How technology can assist with patient ‘activation’

How can robotic pharmacy kiosks, remote counselling, smart pills and sensors engage patients? asks Dr Angel Gonzalez

In my last article, I discussed how ‘fully engaged’ or ‘activated’ patients have better health outcomes at lower costs.

Pharmacists around the world supported by e-health tools are allowing more patients to actively participate in maintaining their health and promoting collaborative care with providers.

MedsOnCue from the USA allows the patient to scan a QR code and retrieve medication counseling via online videos on their computer or mobile device. It provides the FDA information on the prescription and the ASHP (American Society of Health-Systems Pharmacist) patient education guidelines in English and Spanish.

Some community pharmacies have begun to implement ‘Pharmacy Kiosks’—giving patients video information while their prescription is being filled and providing a visual aid and reminder of the essential information discussed with the pharmacist.

Another kiosk example is the research project led by the University of Aberdeen, the ‘Robotic Pharmacy Kiosk’, intended for remote Scottish rural areas where it is not financially viable to have a pharmacy.

In this case, the patients attend the kiosk location and speak remotely to a pharmacist via a webcam, they collect dispensed medicines, deposit prescriptions (which can be filled and collected later), and gain access to other standard pharmacy services such as the Minor Ailment Service (MAS).

The MAS allows those who are entitled to receive community pharmacy advice and in some cases receive dispensed prescriptions that would otherwise require a visit to a GP practice.

There has also been advances in numerous technologies designed to support approaches to adherence monitoring. MinuteClinic, a division of the pharmacy chain CVS in the US, is an example of a patient portal which fosters medication adherence.

Customers can access their medical records and enable information sharing with MinuteClinic, who then answer patient’s questions, resulting in a speedy resolution of queries, while providing real-time education to enhance understanding of their medications and disease states.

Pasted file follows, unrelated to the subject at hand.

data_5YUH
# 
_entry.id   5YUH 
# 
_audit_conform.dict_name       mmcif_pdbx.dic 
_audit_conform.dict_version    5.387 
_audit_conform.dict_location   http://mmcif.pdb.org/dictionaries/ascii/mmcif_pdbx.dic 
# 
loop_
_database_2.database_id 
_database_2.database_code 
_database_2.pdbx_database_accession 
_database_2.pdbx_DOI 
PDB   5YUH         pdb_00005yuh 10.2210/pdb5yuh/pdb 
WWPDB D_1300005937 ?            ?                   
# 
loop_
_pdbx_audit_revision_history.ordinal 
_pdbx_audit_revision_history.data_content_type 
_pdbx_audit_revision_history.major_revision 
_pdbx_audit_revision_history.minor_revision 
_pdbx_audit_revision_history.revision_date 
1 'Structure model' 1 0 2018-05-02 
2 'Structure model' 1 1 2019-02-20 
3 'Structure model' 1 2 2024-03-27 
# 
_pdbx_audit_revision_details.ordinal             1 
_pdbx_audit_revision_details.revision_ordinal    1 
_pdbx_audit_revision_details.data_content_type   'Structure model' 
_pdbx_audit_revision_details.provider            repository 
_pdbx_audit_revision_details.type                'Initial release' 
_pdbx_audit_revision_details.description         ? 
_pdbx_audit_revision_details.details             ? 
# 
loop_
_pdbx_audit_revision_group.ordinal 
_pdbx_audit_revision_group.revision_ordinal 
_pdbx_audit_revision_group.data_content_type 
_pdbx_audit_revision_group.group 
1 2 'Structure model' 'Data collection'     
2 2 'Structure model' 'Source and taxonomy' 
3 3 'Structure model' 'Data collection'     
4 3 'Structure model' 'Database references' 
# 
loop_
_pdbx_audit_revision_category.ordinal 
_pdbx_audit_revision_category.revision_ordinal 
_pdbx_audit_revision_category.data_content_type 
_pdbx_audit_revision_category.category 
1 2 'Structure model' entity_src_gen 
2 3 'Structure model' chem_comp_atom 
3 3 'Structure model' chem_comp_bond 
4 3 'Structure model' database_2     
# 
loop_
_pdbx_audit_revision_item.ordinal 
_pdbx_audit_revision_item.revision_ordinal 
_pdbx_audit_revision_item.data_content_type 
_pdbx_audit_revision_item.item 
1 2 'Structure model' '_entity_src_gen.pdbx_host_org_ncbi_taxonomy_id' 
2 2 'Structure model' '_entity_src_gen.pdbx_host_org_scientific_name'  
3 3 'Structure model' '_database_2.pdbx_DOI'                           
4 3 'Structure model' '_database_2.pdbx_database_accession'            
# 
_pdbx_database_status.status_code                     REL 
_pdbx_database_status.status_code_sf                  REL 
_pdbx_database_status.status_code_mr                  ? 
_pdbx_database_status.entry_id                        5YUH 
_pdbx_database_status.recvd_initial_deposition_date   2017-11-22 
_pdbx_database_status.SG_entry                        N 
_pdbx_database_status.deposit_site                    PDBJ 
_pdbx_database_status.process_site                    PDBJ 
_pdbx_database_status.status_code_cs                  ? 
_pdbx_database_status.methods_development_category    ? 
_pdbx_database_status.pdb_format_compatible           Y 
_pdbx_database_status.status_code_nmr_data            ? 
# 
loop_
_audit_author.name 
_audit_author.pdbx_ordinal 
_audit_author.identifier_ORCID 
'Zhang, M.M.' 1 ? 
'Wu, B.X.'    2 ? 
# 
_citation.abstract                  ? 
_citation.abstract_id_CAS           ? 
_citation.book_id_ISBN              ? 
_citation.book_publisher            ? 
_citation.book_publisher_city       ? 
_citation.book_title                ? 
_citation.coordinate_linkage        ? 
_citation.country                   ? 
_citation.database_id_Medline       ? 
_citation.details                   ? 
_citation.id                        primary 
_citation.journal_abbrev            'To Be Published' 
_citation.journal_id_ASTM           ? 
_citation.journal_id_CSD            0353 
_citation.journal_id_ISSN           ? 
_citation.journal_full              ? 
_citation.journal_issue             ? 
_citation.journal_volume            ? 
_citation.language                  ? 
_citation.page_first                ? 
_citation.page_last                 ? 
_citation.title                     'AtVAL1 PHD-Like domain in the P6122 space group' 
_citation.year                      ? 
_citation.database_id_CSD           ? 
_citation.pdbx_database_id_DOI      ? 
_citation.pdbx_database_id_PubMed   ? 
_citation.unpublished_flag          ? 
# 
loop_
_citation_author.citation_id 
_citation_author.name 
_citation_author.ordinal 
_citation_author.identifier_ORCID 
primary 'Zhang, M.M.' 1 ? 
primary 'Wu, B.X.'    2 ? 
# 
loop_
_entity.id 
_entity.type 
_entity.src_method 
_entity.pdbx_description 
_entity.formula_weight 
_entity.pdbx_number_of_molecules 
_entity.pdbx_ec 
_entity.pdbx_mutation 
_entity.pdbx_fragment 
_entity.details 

One of the most interesting proposals in the adherence monitoring field is the smart pill developed by Proteus Discover and offered by Lloydspharmacy in the UK. The Lifenote system consists of a sensor pill ingested by the patient, which transmits data to a mobile telephone or tablet device, via a receiver patch on the patient’s skin—doses taken, heart rate, body posture etc.

In the first Stanford’s Health Hackathon, a product called ‘Pharmassist’ was developed. It consists of a sensor that sticks to a pill bottle which then syncs with an app on a smartphone.

By placing the bottle on the phone, the app is able to provide instructions and record adherence. It can display further information such as tracking adherence, refill reminders (with direct contact to the pharmacy), and the ability to contact the pharmacist for queries.

This type of device can significantly assist those with low health literacy, visual impairments and the aged amongst others.

As healthcare continues to evolve, having tech-based strategies which engage patients and increase their health literacy is becoming more and more relevant.

Australian pharmacists can take an active role in this area by utilising technological innovations such as apps, reminder alerts and secure patient portals… all of which assist patients, not just in the management of their medications but by increasing their health literacy and also their level of engagement and ‘activation’. 

Dr. Angel Gonzalez is a Senior Associate with XPotential™ and Director of SymptoMapp. A qualified medical practitioner and anaesthetist in his home country, he is the owner of his own medical consulting business in Latin America. Angel’s deep medical knowledge, commitment to improving consumer health literacy and creativity provides unique insight into opportunities to improve healthcare in Australia.

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